Journalist Experience in Greenland
on Her Paid
By Eve Lamborn
It was early June and
I was shivering.
Though I was layered in my winter coat, a stocking cap and gloves,
the brisk wind set my teeth chattering. I thought of my friends
back home in Kansas, likely barricaded inside comfortable, air-conditioned
buildings away from the summer heat and humidity. But my thoughts
were interrupted by a sharp crack that echoed across the boulder
field where I was perched, followed by a deep boom, and my distant
friends were forgotten. The cold wind, after all, was blowing off
the Greenland ice sheet, and I was 60 kilometers north of the Arctic
Circle, sitting in front of a glacier that was calving huge chunks
of ice into a stream.
could see a crack across the face of the glacier and it had slowly
been widening for the last half an hour, a tantalizing hint that
a big piece of ice was going to break off. Two of my companions,
an airplane pilot and a NASA scientist, had scrambled closer to
the ice for a better view, and they too had their eyes fixed on
the crack. It was going to fall any second. Of course, I had been
thinking that for thirty minutes now.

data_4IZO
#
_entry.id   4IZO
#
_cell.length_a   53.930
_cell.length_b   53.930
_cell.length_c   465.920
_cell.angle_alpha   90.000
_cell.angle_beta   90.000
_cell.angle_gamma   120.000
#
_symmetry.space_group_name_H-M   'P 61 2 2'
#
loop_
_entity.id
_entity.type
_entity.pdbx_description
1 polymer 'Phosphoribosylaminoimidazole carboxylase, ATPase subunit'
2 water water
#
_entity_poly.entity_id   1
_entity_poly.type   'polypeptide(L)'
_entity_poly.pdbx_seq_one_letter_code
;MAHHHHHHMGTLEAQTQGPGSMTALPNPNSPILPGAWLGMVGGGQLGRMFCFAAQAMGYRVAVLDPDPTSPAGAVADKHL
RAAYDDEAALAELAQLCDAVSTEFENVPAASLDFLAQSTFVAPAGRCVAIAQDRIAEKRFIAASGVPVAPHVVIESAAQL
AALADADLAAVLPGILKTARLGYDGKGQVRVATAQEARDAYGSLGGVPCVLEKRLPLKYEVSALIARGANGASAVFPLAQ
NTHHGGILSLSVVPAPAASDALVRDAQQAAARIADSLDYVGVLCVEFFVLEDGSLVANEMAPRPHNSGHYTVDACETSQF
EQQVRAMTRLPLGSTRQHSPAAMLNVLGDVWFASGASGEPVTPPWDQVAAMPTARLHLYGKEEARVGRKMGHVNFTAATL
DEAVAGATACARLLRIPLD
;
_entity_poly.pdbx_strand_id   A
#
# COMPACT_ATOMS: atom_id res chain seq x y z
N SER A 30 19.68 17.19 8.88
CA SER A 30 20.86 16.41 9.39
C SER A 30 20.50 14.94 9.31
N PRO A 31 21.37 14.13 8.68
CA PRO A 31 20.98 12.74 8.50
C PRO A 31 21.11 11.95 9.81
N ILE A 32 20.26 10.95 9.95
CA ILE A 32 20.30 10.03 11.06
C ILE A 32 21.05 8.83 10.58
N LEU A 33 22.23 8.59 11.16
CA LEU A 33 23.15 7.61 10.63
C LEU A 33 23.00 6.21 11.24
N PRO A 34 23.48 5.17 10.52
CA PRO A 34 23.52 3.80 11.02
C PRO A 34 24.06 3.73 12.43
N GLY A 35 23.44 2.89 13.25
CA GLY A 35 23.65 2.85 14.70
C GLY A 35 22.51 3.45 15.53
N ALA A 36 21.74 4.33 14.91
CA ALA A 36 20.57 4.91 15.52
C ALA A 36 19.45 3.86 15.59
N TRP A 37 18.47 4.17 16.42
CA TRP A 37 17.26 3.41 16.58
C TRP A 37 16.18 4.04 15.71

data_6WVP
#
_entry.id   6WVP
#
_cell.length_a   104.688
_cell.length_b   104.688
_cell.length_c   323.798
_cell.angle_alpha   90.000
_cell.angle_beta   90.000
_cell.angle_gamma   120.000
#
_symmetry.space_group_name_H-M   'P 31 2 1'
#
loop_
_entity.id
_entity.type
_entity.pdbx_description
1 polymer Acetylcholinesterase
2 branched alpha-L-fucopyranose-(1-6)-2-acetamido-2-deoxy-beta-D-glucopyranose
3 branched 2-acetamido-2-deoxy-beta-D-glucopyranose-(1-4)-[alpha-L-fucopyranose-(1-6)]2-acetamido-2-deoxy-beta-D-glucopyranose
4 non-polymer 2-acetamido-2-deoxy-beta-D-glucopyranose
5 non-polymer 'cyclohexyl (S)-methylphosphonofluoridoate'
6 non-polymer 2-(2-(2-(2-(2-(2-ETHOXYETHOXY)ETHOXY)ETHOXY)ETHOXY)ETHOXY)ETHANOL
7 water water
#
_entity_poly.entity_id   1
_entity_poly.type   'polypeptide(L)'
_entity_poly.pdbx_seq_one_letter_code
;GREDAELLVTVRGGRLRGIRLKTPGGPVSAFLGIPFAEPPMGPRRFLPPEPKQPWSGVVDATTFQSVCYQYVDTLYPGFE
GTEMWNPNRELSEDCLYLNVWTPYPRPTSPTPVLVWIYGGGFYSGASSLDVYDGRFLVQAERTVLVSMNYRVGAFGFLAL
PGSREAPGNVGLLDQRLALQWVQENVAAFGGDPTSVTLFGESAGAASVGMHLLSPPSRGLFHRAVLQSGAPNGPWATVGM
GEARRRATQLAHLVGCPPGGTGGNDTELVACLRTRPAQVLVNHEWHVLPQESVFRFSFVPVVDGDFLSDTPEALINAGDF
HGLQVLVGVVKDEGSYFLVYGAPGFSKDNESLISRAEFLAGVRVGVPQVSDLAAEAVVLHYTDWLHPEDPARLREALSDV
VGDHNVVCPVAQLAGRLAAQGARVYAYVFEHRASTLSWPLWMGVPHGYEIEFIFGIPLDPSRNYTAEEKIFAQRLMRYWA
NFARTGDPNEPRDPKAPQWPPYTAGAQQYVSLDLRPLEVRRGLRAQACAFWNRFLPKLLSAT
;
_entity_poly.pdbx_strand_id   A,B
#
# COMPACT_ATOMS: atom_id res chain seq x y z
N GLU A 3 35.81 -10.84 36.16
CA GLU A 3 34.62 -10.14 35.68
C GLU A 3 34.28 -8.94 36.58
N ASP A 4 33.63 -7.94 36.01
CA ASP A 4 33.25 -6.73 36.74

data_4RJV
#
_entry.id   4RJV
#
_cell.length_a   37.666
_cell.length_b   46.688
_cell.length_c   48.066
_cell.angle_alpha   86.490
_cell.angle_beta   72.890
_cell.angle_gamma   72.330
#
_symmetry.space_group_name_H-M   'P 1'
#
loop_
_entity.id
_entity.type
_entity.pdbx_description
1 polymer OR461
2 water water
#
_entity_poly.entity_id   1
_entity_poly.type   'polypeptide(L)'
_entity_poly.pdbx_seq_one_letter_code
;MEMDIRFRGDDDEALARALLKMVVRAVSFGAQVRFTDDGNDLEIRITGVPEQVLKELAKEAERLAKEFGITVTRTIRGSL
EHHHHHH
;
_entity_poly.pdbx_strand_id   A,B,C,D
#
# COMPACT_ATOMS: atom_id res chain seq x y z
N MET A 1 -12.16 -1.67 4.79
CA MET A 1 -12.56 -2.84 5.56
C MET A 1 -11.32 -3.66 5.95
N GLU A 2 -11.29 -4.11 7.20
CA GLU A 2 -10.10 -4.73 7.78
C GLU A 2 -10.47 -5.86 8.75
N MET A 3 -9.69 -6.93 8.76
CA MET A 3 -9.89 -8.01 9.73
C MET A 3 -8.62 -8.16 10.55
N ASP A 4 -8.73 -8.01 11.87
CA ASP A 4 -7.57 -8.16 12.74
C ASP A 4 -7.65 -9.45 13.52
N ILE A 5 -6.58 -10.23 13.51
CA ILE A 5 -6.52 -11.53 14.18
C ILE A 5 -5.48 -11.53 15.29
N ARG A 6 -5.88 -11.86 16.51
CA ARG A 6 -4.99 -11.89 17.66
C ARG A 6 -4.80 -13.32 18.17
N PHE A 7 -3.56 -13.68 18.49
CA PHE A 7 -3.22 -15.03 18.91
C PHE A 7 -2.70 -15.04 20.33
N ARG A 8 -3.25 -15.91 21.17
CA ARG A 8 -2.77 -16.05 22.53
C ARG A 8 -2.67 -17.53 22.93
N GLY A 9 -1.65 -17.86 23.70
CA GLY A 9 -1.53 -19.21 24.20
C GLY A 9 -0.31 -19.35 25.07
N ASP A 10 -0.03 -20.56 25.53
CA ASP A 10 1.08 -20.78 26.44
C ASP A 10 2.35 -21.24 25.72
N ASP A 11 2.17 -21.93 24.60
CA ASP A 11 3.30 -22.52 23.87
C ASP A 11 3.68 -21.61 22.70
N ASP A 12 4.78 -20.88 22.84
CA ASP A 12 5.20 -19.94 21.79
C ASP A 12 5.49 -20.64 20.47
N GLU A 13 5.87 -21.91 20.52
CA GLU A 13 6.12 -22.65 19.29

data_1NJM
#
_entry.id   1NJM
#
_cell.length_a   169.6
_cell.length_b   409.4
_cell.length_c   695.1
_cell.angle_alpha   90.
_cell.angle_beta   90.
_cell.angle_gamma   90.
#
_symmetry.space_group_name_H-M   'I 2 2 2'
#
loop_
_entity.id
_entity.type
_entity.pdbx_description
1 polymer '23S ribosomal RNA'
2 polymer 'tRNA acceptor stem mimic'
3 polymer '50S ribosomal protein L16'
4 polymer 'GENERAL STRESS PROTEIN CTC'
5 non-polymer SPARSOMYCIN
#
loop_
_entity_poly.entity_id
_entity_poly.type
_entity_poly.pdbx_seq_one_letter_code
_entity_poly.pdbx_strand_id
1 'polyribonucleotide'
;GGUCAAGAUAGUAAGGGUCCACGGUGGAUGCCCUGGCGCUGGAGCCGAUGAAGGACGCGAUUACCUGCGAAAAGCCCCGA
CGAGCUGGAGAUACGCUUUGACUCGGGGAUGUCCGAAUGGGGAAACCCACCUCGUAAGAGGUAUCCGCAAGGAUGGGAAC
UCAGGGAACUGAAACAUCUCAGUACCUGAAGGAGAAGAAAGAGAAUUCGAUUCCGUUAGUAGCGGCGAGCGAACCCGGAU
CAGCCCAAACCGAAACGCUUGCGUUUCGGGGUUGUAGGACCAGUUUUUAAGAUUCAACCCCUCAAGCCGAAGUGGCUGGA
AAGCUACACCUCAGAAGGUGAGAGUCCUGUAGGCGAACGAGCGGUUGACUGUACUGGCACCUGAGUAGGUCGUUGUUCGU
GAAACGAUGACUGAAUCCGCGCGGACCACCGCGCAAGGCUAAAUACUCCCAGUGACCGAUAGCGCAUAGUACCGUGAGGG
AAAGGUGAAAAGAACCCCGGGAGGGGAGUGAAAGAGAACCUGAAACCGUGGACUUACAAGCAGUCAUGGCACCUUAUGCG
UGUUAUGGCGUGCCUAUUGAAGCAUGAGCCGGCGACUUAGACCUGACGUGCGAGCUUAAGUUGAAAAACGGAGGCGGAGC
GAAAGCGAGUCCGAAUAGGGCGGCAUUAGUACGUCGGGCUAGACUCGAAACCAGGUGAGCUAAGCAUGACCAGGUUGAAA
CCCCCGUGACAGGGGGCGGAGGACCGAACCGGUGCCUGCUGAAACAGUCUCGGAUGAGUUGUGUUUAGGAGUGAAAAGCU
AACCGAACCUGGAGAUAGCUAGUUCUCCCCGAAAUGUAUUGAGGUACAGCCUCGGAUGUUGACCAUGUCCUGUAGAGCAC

I was in Greenland as part of a science-reporting internship through
the University of Kansas. Scientists at KU have developed two types
of airborne radar to measure Greenlands polar ice sheet. Every
summer they travel into the field to operate their radar and gather
data, and I had the amazing opportunity to travel with them to Greenland
and accompany them on their flights.
They are studying polar ice sheets because sea levels have been
rising over the last century. Sixty percent of the worlds
population lives in coastal areas, so rising oceans could have potentially
catastrophic long-term consequences. Scientists think melting polar
ice sheets are causing some of this rise as a result of climate
change, but much information is needed to confirm this theory and
predict what will happen in the future, and that's where the KU
Led by Prasad Gogineni, a distinguished professor of electrical
engineering and computer science, scientists at KUs Information
and Telecommunications Technology Center first came to Greenland
in 1993 with a radar that measures the thickness of the ice sheet.
KU graduate Pannirselvam Kanagaratnam developed another type of
radar for his doctoral thesis that maps the internal layers in the
ice sheet. He completed his doctorate in February.